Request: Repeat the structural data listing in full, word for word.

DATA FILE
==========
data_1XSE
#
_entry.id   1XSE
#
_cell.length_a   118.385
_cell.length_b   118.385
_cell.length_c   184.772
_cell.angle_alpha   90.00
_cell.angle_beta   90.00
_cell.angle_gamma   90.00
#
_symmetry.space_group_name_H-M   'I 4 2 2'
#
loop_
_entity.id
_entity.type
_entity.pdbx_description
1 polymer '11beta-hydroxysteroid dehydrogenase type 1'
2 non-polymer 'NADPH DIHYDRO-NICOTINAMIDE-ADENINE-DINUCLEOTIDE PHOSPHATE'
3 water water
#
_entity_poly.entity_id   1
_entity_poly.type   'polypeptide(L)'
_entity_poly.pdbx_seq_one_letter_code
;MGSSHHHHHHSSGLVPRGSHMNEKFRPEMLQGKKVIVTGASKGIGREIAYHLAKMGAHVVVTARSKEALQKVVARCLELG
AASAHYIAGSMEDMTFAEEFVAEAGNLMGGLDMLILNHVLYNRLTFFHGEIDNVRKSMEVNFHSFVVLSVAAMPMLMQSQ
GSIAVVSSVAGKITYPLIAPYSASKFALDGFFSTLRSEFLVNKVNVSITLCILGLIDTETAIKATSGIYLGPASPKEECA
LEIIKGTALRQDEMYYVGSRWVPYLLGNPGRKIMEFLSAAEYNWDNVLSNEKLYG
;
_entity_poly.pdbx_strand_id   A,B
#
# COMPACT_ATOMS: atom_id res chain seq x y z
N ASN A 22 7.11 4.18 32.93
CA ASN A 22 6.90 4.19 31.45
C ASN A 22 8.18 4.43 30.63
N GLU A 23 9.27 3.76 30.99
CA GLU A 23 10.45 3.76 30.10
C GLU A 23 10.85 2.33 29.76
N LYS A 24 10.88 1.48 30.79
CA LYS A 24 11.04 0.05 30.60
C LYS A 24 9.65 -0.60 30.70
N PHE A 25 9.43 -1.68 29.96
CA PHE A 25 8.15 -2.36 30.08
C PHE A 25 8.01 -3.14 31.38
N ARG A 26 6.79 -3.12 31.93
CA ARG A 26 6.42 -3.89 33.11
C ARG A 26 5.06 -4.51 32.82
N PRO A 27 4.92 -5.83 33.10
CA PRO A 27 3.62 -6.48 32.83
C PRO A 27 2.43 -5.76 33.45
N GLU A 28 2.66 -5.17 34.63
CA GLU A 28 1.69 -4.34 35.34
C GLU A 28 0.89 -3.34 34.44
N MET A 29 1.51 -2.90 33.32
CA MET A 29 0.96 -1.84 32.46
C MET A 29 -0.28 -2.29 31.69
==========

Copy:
data_1XSE
#
_entry.id   1XSE
#
_cell.length_a   118.385
_cell.length_b   118.385
_cell.length_c   184.772
_cell.angle_alpha   90.00
_cell.angle_beta   90.00
_cell.angle_gamma   90.00
#
_symmetry.space_group_name_H-M   'I 4 2 2'
#
loop_
_entity.id
_entity.type
_entity.pdbx_description
1 polymer '11beta-hydroxysteroid dehydrogenase type 1'
2 non-polymer 'NADPH DIHYDRO-NICOTINAMIDE-ADENINE-DINUCLEOTIDE PHOSPHATE'
3 water water
#
_entity_poly.entity_id   1
_entity_poly.type   'polypeptide(L)'
_entity_poly.pdbx_seq_one_letter_code
;MGSSHHHHHHSSGLVPRGSHMNEKFRPEMLQGKKVIVTGASKGIGREIAYHLAKMGAHVVVTARSKEALQKVVARCLELG
AASAHYIAGSMEDMTFAEEFVAEAGNLMGGLDMLILNHVLYNRLTFFHGEIDNVRKSMEVNFHSFVVLSVAAMPMLMQSQ
GSIAVVSSVAGKITYPLIAPYSASKFALDGFFSTLRSEFLVNKVNVSITLCILGLIDTETAIKATSGIYLGPASPKEECA
LEIIKGTALRQDEMYYVGSRWVPYLLGNPGRKIMEFLSAAEYNWDNVLSNEKLYG
;
_entity_poly.pdbx_strand_id   A,B
#
# COMPACT_ATOMS: atom_id res chain seq x y z
N ASN A 22 7.11 4.18 32.93
CA ASN A 22 6.90 4.19 31.45
C ASN A 22 8.18 4.43 30.63
N GLU A 23 9.27 3.76 30.99
CA GLU A 23 10.45 3.76 30.10
C GLU A 23 10.85 2.33 29.76
N LYS A 24 10.88 1.48 30.79
CA LYS A 24 11.04 0.05 30.60
C LYS A 24 9.65 -0.60 30.70
N PHE A 25 9.43 -1.68 29.96
CA PHE A 25 8.15 -2.36 30.08
C PHE A 25 8.01 -3.14 31.38
N ARG A 26 6.79 -3.12 31.93
CA ARG A 26 6.42 -3.89 33.11
C ARG A 26 5.06 -4.51 32.82
N PRO A 27 4.92 -5.83 33.10
CA PRO A 27 3.62 -6.48 32.83
C PRO A 27 2.43 -5.76 33.45
N GLU A 28 2.66 -5.17 34.63
CA GLU A 28 1.69 -4.34 35.34
C GLU A 28 0.89 -3.34 34.44
N MET A 29 1.51 -2.90 33.32
CA MET A 29 0.96 -1.84 32.46
C MET A 29 -0.28 -2.29 31.69